February 27, 2020  
 
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Customer Credit Analysis

It's painful to hear, but your business could have avoided writing off a large percentage of no-pay customers. All you needed was a customer credit analysis process.

Remember the last time your business applied for credit?
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You had to provide the lender with all kinds of information. Financial statements, your employer ID number and maybe even some personal credit information it's all standard operating procedure in business financing.

Yet many small businesses neglect to perform the same level of credit analysis on their own customers. Whenever you deliver products without receiving payment upfront, you've entered into a financing arrangement with a customer. And that means you need to perform customer credit analysis to manage your financial exposure.

There are several ways to conduct customer credit analysis. It begins with collecting the information you need to properly evaluate the customers' credit worthiness. From there, you will need to apply a combination of evaluation strategies, keeping in mind that greater risks require closer analytical scrutiny.

  • Customer credit analysis form. A customer credit analysis form is the central vehicle for gathering information from customers who have requested a financing arrangement, even if the arrangement calls for a repayment period as short as a month. Data fields for these forms can include the official corporate or business name, officers, owner information, references, financial condition and other relevant information.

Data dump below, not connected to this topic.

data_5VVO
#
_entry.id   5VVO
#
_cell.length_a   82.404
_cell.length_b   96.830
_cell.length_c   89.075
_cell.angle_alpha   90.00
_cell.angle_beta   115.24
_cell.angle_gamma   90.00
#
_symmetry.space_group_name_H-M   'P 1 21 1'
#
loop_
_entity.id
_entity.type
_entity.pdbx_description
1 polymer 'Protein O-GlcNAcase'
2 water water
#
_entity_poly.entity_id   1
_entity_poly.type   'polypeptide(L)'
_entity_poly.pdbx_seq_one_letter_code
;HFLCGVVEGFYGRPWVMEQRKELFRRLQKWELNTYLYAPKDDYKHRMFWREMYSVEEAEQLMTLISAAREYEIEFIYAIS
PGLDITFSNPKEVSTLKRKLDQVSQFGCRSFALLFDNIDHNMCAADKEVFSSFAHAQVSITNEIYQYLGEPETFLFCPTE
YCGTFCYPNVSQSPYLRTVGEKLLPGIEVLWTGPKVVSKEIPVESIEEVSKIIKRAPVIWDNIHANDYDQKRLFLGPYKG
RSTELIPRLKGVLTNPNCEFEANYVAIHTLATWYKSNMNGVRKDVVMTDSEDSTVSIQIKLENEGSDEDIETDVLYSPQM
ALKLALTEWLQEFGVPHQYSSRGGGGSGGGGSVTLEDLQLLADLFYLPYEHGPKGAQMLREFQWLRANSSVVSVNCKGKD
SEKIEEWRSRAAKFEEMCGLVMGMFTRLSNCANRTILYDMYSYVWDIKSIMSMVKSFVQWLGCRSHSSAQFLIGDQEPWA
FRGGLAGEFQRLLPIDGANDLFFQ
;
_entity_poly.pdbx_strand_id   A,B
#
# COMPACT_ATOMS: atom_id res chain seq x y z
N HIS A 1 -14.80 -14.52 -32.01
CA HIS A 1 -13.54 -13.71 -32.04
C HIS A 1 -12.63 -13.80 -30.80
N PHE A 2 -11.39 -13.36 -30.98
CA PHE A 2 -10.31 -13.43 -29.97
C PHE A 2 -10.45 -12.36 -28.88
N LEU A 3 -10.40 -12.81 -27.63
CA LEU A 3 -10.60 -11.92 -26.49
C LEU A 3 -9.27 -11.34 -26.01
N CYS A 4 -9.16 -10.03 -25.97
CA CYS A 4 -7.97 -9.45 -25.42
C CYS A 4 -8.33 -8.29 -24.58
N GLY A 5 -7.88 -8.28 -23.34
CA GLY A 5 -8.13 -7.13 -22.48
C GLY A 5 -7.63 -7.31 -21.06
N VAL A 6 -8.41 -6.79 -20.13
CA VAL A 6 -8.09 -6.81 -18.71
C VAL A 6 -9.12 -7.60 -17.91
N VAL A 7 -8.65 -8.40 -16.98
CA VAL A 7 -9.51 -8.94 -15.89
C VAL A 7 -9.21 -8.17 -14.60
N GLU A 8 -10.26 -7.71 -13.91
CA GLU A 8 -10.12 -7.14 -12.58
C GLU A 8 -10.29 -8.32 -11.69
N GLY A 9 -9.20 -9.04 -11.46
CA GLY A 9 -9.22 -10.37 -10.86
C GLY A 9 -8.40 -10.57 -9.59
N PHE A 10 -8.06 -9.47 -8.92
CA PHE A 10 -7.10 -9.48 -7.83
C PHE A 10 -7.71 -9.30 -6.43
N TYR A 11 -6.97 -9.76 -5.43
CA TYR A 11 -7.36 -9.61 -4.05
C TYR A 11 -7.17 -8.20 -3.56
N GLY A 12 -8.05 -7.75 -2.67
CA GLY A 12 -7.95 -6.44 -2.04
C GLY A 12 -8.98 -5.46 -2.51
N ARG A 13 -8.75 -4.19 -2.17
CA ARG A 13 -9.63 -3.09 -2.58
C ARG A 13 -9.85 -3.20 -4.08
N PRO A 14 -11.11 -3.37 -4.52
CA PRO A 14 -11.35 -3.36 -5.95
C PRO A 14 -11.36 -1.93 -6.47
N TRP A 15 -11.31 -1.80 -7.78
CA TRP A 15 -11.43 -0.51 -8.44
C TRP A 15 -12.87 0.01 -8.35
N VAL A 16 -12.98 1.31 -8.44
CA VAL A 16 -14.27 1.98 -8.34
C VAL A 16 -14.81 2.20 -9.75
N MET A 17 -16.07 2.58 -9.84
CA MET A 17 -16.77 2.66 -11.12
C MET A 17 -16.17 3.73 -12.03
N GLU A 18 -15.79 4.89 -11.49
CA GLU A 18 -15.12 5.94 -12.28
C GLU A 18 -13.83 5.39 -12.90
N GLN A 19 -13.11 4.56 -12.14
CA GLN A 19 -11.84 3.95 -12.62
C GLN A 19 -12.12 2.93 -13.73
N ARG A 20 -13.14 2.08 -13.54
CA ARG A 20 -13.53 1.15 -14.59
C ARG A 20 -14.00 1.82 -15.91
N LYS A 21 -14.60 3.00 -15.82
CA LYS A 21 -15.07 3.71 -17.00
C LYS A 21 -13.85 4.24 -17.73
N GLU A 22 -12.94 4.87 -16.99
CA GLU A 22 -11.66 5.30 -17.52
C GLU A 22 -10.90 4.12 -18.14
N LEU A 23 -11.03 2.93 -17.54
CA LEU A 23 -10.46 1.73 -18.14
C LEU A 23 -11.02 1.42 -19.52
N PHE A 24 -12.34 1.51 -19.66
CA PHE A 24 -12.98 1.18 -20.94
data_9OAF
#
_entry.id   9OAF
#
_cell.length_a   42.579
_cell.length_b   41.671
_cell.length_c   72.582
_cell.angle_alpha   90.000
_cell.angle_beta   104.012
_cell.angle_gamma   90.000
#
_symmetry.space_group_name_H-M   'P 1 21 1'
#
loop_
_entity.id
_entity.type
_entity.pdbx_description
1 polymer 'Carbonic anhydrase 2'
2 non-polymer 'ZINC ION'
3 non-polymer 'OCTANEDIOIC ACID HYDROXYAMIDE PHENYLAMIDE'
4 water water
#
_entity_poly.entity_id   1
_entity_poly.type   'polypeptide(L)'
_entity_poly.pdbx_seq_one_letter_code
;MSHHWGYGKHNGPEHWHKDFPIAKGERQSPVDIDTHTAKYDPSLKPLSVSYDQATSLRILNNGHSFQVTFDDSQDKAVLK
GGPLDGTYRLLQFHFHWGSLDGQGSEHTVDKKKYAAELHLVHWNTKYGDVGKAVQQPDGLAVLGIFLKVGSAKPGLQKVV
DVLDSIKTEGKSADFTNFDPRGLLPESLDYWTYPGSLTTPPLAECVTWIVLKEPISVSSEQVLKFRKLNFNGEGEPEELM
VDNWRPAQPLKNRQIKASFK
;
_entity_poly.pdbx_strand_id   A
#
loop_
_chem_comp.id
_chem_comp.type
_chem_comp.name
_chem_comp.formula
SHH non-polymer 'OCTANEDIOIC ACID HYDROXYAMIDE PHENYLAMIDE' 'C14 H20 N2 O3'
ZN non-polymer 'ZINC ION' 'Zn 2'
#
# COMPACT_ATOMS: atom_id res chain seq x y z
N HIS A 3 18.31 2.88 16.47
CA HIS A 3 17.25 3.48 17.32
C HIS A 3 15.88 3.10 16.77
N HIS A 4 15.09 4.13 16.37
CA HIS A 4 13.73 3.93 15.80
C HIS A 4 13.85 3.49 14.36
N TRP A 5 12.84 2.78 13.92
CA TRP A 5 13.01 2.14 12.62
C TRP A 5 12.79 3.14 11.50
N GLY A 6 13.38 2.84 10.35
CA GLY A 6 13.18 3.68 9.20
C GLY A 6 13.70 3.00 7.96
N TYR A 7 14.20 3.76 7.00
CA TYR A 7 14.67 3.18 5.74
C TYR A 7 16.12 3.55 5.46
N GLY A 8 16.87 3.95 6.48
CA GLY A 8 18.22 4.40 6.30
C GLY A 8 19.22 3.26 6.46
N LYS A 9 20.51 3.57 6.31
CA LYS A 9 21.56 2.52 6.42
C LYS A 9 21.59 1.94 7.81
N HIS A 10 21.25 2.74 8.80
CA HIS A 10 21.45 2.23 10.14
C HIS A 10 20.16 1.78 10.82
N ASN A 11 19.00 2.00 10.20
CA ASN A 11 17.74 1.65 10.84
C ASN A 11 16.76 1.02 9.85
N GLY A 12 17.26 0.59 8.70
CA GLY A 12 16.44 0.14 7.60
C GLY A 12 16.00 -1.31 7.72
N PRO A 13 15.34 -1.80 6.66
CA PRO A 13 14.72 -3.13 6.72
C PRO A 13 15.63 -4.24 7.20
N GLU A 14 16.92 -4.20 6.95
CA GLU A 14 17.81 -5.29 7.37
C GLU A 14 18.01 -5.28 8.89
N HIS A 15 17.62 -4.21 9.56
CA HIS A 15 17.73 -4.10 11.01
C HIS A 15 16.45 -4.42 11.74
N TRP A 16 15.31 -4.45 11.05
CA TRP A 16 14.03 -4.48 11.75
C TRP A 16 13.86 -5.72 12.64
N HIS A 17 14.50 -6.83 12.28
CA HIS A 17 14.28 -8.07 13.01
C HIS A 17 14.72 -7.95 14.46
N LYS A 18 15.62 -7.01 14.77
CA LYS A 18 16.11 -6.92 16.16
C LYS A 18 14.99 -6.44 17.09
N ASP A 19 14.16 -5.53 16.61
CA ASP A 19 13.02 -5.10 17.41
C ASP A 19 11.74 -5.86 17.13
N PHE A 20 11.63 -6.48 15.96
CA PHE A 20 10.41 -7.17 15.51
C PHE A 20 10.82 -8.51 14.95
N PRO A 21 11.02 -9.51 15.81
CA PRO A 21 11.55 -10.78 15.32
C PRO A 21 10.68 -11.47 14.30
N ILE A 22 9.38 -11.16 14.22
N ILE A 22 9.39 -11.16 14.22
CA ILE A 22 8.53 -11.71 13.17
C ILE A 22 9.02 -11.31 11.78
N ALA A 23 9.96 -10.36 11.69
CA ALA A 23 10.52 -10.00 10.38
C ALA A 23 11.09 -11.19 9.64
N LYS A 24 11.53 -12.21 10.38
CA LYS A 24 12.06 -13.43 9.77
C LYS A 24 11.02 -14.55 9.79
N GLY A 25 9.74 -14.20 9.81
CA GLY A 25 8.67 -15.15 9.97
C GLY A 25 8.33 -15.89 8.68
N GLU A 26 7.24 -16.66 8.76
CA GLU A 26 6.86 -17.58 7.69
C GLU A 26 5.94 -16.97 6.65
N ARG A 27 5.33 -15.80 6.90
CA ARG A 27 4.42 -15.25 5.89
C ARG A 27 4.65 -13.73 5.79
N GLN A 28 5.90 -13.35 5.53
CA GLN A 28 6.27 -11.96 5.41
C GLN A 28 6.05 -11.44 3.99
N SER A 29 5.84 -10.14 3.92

• Credit reports. Credit reports are obtained through third-party providers. Although you have to pay for the report, you will get your money's worth with information about the customer's credit history, liens, judgments, lawsuits and a rating that evaluates your overall lending risk.
  • Credit references. Credit references can be another useful source of information about a customer's credit worthiness. But keep in mind that references may not tell the whole story. It's relatively easy to provide bogus references, so you will need to verify the information you receive through other sources.
  • Financial statements. It's easy to obtain financial statements from publicly traded corporations. Many of the businesses you deal with aren't publicly traded and may not have corporate financial records. However, it's still worth the effort to ask the customer for basic financial information, especially if you are extending a significant amount of credit.
  • Personal credit information. If your customer is a sole proprietor or a partnership, you will also need to evaluate the owner's personal credit information. If customers resist the idea of handing over personal data, explain that it's unavoidable since their personal and business finances are legally indistinguishable.

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